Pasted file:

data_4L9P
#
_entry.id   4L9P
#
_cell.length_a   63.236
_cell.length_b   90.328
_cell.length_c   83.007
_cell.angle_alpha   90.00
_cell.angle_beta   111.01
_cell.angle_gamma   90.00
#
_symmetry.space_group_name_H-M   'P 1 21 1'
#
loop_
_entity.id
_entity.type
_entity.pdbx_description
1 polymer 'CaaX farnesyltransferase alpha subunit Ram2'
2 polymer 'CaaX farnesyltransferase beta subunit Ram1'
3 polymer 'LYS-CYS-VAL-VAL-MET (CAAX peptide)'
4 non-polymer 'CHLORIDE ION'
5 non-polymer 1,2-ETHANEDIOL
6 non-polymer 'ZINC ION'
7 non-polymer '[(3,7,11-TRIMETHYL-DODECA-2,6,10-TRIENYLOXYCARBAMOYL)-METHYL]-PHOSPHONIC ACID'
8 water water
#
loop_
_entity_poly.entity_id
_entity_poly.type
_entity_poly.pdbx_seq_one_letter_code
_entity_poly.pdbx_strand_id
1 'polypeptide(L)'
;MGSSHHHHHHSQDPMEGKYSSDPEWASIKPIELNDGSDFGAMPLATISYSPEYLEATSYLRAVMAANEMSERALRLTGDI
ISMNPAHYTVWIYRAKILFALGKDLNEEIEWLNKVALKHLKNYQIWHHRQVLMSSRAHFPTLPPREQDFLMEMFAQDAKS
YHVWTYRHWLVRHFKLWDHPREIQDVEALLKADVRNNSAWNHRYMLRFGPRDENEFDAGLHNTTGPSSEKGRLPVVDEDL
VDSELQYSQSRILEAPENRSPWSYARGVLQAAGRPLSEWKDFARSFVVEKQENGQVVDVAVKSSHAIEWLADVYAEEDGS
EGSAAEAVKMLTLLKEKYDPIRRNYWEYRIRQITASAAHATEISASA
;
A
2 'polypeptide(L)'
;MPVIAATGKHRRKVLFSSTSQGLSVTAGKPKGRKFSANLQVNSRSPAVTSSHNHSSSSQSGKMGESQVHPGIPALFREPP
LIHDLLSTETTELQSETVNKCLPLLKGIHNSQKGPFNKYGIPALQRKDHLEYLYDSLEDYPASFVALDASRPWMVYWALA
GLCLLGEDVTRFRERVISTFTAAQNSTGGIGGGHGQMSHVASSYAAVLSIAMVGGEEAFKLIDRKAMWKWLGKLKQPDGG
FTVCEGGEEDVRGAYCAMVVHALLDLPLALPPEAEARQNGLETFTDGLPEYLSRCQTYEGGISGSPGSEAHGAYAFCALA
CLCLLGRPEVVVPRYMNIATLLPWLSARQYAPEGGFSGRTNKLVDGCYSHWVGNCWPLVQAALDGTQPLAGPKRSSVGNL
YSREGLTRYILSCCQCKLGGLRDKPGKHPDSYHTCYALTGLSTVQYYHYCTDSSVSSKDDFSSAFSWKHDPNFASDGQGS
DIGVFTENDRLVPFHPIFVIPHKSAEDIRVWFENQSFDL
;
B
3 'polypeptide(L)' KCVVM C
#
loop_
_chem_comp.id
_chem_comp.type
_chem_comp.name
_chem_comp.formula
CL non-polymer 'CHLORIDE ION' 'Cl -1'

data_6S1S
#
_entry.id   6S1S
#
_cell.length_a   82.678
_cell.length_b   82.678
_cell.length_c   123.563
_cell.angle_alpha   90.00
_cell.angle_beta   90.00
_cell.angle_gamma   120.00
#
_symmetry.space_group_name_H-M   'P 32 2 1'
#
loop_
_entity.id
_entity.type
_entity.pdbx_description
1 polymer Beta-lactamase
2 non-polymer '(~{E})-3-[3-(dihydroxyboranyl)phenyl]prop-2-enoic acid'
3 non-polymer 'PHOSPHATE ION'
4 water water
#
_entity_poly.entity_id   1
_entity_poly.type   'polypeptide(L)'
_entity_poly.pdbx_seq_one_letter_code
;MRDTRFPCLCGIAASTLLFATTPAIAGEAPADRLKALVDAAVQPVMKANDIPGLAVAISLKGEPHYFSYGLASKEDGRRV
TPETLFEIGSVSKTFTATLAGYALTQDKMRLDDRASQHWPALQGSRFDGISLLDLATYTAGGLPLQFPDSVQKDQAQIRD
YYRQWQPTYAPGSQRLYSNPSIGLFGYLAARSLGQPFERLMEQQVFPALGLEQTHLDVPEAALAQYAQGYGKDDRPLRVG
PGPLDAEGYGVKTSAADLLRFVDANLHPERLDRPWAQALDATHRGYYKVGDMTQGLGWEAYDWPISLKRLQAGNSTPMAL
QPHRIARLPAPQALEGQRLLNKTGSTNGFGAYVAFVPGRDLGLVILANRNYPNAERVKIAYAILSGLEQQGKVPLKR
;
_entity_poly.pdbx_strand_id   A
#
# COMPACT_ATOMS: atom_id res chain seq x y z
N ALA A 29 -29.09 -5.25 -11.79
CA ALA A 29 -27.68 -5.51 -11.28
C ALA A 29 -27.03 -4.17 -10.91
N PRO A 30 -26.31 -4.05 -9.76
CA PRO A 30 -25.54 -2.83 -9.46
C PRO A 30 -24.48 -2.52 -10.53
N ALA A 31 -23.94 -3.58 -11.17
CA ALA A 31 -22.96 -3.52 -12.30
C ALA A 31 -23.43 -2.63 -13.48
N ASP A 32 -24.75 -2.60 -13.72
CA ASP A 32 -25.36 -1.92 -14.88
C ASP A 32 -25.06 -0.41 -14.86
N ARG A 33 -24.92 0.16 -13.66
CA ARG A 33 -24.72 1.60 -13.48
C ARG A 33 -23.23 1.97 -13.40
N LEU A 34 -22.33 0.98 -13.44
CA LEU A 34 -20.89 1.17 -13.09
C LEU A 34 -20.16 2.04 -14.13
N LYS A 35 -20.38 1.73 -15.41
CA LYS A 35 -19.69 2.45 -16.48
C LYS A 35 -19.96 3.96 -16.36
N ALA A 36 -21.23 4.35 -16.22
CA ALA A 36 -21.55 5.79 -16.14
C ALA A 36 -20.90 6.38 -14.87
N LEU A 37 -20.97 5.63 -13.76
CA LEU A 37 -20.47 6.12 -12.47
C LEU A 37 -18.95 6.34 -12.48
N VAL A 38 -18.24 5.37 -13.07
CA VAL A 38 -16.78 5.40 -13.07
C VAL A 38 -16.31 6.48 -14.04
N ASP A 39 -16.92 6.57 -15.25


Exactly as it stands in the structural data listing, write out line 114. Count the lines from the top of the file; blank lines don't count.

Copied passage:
CA ALA A 36 -21.55 5.79 -16.14